One or more of the foundation courses in biology (BIOL181, 182) are prerequisites for the advanced NS&B courses offered by the Biology Department. Although not legislated as prerequisites, NS&B213 (Behavioral Neurobiology) and NS&B laboratory courses provide important conceptual and practical background for independent research in the junior and senior years. The ideal course sequence would include BIOL181 and 182 along with chemistry in the first year. In the sophomore year, one would take Behavioral Neurobiology (NS&B213). The other required courses and research tutorials would be spread out over the last two years. For information on the pathway through the major, please visit http://www.wesleyan.edu/nsb/pathwaysthroughmajor.html for further information.
To be admitted to the major during March of the sophomore year, a student must have completed, with grades of C- or better, at least two of the full-credit courses listed in foundation and core courses that follow. At least one of these credits must be either NS&B213 or BIOL181.
- BIOL181 Principles of Biology I
- BIOL191 Principles of Biology I-Laboratory
- BIOL182 Principles of Biology II
- BIOL192Principles of Biology II-Laboratory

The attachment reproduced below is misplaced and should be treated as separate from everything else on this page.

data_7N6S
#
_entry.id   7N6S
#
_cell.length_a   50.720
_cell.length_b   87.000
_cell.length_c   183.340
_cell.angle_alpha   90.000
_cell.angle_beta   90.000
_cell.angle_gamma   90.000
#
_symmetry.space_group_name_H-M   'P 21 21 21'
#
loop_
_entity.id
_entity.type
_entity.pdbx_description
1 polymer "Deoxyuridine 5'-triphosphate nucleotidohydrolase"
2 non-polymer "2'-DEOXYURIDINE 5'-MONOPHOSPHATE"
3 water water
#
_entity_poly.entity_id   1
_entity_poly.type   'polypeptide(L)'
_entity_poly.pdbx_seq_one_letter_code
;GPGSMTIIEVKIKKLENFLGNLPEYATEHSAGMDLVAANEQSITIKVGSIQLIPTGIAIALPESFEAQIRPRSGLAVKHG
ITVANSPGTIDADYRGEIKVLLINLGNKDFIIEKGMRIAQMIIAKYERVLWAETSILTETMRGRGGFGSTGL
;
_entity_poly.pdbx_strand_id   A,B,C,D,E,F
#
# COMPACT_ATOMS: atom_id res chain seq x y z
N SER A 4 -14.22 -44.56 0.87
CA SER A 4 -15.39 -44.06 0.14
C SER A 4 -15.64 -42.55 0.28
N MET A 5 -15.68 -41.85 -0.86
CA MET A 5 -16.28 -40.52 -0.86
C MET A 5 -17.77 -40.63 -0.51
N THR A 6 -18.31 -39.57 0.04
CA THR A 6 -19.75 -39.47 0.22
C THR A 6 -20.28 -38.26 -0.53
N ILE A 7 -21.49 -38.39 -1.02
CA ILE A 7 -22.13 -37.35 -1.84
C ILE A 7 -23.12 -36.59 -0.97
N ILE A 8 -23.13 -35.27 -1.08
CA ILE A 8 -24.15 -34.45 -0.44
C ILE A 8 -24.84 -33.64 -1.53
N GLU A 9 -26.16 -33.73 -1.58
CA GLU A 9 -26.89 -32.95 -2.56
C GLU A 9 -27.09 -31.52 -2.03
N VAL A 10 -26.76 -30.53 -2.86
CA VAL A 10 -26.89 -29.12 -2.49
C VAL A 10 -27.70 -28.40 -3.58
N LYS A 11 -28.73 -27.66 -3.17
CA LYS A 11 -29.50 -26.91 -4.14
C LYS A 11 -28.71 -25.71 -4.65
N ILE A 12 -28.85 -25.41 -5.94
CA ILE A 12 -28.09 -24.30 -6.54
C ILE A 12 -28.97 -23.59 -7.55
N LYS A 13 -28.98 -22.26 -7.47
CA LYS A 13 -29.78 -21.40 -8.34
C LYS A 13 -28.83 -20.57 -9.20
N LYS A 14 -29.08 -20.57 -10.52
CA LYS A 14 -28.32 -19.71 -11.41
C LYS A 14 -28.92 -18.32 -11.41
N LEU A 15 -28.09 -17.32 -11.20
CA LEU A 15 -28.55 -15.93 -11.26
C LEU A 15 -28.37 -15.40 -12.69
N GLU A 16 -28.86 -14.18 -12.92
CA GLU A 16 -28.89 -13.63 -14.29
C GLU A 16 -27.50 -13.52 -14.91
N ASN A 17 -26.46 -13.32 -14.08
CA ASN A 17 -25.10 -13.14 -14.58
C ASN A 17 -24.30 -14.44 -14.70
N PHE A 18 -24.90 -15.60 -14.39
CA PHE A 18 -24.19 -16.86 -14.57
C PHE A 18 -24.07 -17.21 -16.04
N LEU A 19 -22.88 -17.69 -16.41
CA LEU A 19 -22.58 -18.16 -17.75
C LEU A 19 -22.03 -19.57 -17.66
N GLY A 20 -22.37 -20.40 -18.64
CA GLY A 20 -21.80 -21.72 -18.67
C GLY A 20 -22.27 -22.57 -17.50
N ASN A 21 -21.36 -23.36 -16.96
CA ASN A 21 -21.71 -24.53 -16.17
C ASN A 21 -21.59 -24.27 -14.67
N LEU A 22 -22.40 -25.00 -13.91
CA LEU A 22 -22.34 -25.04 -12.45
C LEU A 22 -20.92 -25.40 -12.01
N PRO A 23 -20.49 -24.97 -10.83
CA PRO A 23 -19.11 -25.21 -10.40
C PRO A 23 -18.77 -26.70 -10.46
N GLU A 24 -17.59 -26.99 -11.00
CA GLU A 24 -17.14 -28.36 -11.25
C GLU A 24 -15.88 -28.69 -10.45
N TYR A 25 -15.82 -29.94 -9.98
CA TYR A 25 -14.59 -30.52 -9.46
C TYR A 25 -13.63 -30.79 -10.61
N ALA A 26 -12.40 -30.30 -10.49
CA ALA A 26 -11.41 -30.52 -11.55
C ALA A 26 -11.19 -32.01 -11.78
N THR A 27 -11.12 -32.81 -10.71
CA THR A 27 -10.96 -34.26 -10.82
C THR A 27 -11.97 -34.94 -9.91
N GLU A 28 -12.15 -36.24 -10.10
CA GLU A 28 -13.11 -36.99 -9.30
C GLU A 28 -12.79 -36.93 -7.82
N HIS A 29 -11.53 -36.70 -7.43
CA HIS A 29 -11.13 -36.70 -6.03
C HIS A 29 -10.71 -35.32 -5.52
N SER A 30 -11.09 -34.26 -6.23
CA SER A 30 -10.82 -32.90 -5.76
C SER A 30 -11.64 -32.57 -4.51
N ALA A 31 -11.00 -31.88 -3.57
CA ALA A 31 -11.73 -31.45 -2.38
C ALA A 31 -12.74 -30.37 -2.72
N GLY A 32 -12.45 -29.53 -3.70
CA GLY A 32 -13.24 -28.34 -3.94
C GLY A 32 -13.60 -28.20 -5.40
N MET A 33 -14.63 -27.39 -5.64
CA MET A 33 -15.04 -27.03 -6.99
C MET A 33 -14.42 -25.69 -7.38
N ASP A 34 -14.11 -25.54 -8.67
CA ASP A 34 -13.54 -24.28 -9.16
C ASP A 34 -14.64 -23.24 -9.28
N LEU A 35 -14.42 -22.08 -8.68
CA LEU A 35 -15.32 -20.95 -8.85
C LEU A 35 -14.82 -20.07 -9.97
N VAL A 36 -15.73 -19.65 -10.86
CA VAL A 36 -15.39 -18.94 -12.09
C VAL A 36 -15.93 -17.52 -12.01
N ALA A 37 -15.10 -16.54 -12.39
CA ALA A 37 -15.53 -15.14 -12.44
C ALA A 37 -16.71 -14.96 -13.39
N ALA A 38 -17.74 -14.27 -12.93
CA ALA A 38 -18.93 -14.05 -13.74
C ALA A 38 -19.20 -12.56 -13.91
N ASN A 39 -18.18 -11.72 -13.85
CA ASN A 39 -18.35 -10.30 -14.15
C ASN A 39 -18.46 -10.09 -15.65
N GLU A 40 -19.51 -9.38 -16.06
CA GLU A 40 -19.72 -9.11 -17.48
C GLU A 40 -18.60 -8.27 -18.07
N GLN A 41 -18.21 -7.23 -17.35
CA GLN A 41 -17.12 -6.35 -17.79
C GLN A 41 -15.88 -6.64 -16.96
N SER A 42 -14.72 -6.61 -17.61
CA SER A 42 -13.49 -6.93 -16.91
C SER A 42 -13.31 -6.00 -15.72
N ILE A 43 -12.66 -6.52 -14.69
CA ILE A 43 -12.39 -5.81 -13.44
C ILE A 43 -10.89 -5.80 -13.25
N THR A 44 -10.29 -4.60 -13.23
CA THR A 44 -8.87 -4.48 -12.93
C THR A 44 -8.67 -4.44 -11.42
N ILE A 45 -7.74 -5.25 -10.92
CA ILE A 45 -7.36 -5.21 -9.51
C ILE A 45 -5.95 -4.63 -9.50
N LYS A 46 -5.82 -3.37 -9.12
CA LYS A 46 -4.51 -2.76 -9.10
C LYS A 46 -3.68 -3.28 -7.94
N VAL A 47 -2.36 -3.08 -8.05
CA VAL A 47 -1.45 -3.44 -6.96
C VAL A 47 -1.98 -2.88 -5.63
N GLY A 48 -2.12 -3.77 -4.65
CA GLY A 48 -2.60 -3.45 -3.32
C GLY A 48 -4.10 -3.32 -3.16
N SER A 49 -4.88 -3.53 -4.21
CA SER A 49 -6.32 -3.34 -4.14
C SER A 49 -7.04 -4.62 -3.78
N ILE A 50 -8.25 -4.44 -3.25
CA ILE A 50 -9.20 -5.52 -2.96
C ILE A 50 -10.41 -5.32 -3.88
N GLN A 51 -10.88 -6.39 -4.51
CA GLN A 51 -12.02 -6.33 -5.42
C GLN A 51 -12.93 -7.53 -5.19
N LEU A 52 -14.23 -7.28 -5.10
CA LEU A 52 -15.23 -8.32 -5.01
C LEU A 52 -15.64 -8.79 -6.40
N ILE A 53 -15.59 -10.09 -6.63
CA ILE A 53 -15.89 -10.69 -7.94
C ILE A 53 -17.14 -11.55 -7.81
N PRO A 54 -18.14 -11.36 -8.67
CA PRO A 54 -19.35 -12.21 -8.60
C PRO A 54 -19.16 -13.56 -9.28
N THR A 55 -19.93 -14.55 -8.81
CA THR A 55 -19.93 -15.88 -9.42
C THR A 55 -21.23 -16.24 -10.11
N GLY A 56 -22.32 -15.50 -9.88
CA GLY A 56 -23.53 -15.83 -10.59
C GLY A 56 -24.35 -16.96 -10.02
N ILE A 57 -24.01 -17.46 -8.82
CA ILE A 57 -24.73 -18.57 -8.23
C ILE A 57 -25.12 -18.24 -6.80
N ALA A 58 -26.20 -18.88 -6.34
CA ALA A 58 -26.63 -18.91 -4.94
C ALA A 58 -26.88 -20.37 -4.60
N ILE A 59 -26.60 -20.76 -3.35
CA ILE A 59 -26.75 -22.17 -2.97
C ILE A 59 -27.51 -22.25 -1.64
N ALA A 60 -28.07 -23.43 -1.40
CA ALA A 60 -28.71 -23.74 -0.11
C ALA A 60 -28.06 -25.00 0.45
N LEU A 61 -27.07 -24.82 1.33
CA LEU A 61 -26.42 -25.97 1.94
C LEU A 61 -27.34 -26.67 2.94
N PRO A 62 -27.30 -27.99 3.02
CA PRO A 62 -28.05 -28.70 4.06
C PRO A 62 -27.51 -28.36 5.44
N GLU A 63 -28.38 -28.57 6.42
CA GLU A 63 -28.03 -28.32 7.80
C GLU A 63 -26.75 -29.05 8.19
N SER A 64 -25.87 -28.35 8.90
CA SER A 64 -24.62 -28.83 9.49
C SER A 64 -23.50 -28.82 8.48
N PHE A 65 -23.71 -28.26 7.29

- CHEM141/142 Introductory Chemistry I/II or CHEM143/144 Principles of Chemistry I/II
- CHEM251/252 Principles of Organic Chemistry I/II
- Two additional courses from the following (beginning with the graduating class of 2016):
- Physics (PHYS111 or 112 or 113 or 116); psychology (PSYC105); mathematics (MATH117 or higher); and/or computer science (COMP112, COMP211 or higher)
- NS&B213 Behavioral Neurobiology
Cross-listed with biology
- NS&B224 Hormones, Brain, and Behavior
- NS&B239 Functional Anatomy of the Human Brain
- NS&B245 Cellular Neurophysiology
- NS&B249 Neuroethology
- NS&B252 Cell Biology of the Neuron
- NS&B254 Comparative Animal Behavior
- NS&B299 Waves, Brains, and Music
- NS&B303 Receptors, Channels, and Pumps: Advanced Topics in Membrane Protein Structure and Function